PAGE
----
Movie City News Archive for July, 2009

Wilmington on DVDs: Fast and Furious, Anita O’Day: The Life of a Jazz Singer, Repulsion, and more…

Fast and Furious (One-and-a-Half Stars) U.S.; Justin Lin, 2009 (Universal) Fast and Furious — fourth in the mega-muscle-car-chase, car-crash series that began with The Fast and the Furious back in 2001

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Wilmington on DVDs: Coraline, Harvard Beats Yale, 29-29, 2 or 3 Things I Know About Her, Watchmen, Confessions of a Shopaholic, and more…

PICK OF THE WEEK: NEW Coraline (Three-and-a-Half Stars) U. S.; Henry Selick, 2009 (Universal) Other big budget studio movie genres may often seem overblown and underthought, but

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Wilmington on DVDs: 12, For All Mankind, This is Spinal Tap, The Haunting in Connecticut, and more…

PICK OF THE WEEK: NEW 12 (Three-and-a-Half Stars) Russia; Nikita Mikhalkov, 2008 12 is a modern Russian version of one of the great virtuoso American melodramas

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Wilmington on DVDs: Knowing, Quo Vadis?, Lonely are the Brave and more…

Knowing (Also Blu-Ray) Two Stars U.S.; Alex Proyas, 2009 Apocalypse anyone? Something awful is happening in the world and Nic Cage’s John Koestler is

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Movie City News

Quote Unquotesee all »

“Well, actually, of that whole group that I call the post-60s anti-authority auteurs, a lot of them came from television. Peckinpah’s the only one whose television work represents his feature work. I mean, like the only one. Mark Rydell can direct a really good episode of ‘Gunsmoke’ and Michael Ritchie can direct a really good episode of ‘The Big Valley,’ but they don’t necessarily look like The Candidate. But Peckinpah’s stuff, even the scripts he wrote that he didn’t even direct, have a Peckinpah feel – the way I think there’s a Corbucci West – suggest a Peckinpah West. That even in his random episodes that he wrote for ‘Gunsmoke’ – it’s right there.”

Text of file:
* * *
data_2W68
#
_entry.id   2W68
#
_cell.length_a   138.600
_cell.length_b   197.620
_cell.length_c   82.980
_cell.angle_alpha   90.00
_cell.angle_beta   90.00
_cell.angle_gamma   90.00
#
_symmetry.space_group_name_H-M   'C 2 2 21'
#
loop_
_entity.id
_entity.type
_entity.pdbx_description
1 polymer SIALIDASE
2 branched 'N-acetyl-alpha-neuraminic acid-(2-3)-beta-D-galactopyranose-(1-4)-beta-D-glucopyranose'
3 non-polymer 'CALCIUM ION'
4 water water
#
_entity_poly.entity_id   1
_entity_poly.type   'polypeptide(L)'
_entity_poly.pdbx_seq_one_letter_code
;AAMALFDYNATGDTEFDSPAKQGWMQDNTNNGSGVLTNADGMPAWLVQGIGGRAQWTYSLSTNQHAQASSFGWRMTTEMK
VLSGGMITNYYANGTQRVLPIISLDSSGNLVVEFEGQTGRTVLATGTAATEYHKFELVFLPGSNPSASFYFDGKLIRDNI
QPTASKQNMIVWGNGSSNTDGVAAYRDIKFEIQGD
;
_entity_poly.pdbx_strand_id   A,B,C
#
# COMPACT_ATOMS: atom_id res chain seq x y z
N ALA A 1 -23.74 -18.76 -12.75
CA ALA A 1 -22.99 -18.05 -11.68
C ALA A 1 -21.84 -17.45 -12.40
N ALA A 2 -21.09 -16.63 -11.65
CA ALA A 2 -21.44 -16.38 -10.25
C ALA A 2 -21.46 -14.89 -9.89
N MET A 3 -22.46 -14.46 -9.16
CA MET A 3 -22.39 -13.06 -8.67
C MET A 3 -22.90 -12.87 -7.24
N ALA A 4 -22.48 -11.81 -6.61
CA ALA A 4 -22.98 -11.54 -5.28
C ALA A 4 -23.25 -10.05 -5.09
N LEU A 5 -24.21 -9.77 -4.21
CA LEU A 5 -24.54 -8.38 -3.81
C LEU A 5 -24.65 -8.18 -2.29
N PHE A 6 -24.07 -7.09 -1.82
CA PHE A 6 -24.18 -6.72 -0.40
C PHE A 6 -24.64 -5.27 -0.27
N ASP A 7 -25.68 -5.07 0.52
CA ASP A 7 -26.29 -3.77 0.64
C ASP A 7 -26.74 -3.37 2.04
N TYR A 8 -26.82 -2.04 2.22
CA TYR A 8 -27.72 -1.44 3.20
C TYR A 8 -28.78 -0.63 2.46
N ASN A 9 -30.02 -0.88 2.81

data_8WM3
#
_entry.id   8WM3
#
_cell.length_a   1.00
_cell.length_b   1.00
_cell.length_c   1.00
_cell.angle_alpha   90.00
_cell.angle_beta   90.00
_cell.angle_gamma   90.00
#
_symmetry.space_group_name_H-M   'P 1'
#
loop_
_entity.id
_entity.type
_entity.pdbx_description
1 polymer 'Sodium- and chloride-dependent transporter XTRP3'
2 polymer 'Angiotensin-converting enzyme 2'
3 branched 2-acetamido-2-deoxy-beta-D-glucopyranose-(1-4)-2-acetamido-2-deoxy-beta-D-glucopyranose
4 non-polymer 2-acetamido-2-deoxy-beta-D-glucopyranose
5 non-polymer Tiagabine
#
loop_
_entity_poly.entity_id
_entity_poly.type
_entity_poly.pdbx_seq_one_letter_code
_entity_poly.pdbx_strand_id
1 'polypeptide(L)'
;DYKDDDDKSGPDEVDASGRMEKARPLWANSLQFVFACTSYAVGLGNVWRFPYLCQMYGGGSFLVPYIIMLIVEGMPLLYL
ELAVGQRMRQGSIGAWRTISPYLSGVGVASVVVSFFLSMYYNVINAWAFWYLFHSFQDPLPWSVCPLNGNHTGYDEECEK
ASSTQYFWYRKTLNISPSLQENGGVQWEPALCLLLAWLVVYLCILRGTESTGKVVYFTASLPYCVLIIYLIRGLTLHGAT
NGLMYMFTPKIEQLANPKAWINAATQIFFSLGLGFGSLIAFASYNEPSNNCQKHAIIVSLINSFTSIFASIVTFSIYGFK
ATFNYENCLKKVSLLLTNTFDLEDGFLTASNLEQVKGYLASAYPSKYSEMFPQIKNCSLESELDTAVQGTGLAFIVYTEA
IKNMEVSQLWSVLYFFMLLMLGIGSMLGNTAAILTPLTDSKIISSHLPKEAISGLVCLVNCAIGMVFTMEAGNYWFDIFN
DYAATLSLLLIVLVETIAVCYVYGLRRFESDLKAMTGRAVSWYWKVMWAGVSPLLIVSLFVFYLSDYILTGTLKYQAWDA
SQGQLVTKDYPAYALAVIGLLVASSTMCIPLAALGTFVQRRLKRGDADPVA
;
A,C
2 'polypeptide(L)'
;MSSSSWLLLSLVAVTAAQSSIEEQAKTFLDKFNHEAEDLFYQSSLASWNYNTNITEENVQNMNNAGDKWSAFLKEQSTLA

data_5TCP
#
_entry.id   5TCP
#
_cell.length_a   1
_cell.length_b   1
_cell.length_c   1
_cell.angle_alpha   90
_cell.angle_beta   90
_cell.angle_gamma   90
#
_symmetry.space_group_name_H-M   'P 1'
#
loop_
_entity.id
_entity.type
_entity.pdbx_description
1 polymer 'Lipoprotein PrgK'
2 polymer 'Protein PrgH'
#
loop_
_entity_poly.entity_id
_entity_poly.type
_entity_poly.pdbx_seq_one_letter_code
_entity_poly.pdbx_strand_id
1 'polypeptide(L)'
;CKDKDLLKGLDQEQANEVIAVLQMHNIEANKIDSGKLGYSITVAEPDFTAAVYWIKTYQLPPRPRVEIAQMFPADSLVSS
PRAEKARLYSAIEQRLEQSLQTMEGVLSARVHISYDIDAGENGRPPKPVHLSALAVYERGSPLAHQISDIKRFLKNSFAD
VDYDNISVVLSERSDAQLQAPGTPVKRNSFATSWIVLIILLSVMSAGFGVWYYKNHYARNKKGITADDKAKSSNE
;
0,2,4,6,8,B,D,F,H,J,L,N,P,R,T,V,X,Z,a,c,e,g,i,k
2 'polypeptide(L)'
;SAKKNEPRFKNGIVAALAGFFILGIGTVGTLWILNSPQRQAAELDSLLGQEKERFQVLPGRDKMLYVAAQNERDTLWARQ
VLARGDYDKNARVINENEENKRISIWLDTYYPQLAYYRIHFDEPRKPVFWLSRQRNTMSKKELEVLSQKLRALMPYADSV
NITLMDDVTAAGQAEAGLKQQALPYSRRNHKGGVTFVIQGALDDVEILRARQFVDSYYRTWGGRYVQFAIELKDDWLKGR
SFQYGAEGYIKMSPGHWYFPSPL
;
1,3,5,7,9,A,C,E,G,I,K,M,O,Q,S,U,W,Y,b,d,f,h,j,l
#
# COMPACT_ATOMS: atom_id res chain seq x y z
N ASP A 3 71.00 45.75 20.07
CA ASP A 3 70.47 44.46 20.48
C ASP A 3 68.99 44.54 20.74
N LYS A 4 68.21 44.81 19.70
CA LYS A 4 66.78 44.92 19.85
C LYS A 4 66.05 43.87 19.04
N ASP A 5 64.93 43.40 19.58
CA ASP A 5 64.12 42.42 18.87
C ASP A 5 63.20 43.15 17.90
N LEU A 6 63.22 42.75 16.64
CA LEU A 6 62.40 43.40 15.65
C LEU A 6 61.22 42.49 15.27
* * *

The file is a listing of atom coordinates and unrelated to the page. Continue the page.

~ Quentin Tarantino

“The thought is interrupted by an odd interlude. We are speaking in the side room of Casita, a swish and fairly busy Italian bistro in Aoyama – a district of Tokyo usually so replete with celebrities that they spark minimal fuss. Kojima’s fame, however, exceeds normal limits and adoring staff have worked out who their guest is. He stops mid-sentence and points up towards the speakers, delighted. The soft jazz that had been playing discreetly across the restaurant’s dark, hardwood interior has suddenly been replaced with the theme music from some of Kojima’s hit games. Harry Gregson-Williams’ music is sublime in its context but ‘Metal Gear Solid 4: Guns of the Patriots’ is not, Kojima acknowledges, terribly restauranty. He pauses, adjusting a pair of large, blue-framed glasses of his own design, and returns to the way in which games have not only influenced films, but have also changed the way in which people watch them. “There are stories being told [in cinema] that my generation may find surprising but which the gamer generation doesn’t find weird at all,” he says.
~ Hideo Kojima